For ten years my law school had a Dean who defined  his job as keeping himself as Dean. You know what this means -- for a mid level law school like my own it means avoiding any shake-ups, pleasing the majority of faculty most of the time regardless of the consequences for the students, taxpayers and other shareholders, picking battles very very carefully with only the people who are not part of any discernible constituency. Mainly, that Dean avoided any decision that could upset people. He shifted them to the faculty instead causing all kinds of ill will that would have been avoided if he had simply stood for something other than keeping himself as dean.

After watching this dean and his immediate predecessor, I took to the internet in the form of this blog to bitch, sometimes directly, sometimes indirectly. I understood that I would be going outside the system instead of working within it. I don't claim at all that I had any part in the events that led to substantial improvement. In fact, I may have made it worse but it was therapeutic and I found like thinkers (and haters) I did not know existed. As for working within in the system, the system existed to avoid change and to silence those who suggested it. Please spare me the inside the system BS.

But now tables have turned. I think the new Dean is fabulous. I agree with every decision she has made except two minor ones. She has the courage to make decisions the system could not make and is willing to take the flack that follows instead of forcing the faculty to bleed. She regards the Law School as more important than the self-interest of petty cliques within the law school. She lives the saying "you do not ask permission to start a revolution.

A few individuals worry about top down management. We tried the opposite and it was a dismal failure. One response is the same as mine was -- go outside the system. I should not complain, right? One faculty member -- the Michael Corleone of the Law School -- and maybe others get on the phone and rile up those who owe him. So, I am wondering if there is a difference between these two versions of going outside. I think there are four differences.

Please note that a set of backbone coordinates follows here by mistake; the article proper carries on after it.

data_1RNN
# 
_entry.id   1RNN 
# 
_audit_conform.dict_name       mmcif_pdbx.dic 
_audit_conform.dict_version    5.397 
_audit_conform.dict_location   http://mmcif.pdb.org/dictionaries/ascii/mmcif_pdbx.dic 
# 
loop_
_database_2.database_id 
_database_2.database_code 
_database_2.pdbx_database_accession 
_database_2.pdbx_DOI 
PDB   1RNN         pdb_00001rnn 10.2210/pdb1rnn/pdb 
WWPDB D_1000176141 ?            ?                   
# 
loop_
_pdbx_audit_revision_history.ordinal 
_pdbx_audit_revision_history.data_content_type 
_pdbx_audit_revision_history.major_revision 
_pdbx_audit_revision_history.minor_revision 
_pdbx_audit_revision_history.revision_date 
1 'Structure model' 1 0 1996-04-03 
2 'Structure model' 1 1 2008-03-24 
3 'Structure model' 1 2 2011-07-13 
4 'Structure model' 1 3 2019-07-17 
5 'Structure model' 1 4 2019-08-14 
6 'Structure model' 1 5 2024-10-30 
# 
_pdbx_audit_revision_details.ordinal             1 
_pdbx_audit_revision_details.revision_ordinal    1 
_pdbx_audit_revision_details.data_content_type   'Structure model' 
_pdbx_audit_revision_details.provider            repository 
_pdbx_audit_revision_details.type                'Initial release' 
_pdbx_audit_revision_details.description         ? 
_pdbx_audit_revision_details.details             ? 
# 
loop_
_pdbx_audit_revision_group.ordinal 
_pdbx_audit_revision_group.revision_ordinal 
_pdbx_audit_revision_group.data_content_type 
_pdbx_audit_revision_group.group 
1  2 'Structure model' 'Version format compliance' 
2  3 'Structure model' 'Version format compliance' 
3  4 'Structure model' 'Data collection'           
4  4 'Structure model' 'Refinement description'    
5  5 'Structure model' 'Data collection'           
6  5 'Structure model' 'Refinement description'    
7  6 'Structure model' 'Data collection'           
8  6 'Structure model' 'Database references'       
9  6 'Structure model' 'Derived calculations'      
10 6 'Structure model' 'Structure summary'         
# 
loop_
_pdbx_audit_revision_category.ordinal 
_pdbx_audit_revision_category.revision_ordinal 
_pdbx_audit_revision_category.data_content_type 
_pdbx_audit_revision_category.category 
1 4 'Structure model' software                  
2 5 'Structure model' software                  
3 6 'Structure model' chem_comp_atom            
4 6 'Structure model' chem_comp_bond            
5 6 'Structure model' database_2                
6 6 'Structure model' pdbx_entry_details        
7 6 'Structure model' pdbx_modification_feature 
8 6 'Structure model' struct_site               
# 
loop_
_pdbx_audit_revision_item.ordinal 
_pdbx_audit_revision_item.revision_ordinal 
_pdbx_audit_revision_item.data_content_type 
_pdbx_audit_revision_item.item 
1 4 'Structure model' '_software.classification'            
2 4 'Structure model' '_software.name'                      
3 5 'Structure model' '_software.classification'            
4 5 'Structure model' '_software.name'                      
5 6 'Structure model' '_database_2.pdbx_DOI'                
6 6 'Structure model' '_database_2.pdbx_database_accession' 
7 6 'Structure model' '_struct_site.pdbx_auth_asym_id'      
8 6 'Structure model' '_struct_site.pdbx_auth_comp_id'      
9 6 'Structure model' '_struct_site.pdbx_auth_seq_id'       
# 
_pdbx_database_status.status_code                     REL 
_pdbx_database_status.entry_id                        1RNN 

1. The new version is to protect a status quo that is crumbling.
2. It appears to deal in half-truths or out right misrepresentations or, in its most benign form it evidences no willingness to correct these distortions if the advance the case.
3. It involves using others, who lack full information,  to achieve certain ends.
4, The person making the greatest outside the system efforts never speaks publicly or takes any public stands.  Instead the communicating is similar to a steady, persistent ooze.  How's that for courage?

Are there any ethical standards for those who work outside the system, even those who prefer to avoid taking responsibility?

Sunday, July 17, 2016

Charity for the Haves and Administrative Stipends

My university, in a jaw-drooping exercise of hubris, just up and unilaterally terminated payment of part of compensation already due employees. This compensation was in the form of a pay out for unused sick leave.  (As an aside (note the the parentheses) there should not be sick leave payouts. It is the ultimate class-based benefit. Why? Guess which folks in the University are least likely to use sick leave? You've got it -- elitist professors and high level administrators who are then able to cash in for upwards of 100K while staff people account for every hour.)

Ok, the plan was crazy and designed so the haves get even more. Still, it was part of the compensation package, it vested after 10 years, and many, many lower paid untenured people, who needed the pay out more than others,  got ripped off. After paying for decades UF said, "no more" even if you vested and it was retroactive. I guess University officials could say it is not compensation at all in which case maybe past UF officials should be doing time for making gifts for several decades.

If you retired by June 30th you got the pay out (or is that "pay off") and a small handful of people took the dough who were likely to retire anyway.  But some just were not quite ready to retire. They wanted the dough but they also wanted to keep their humongous salaries for a little longer.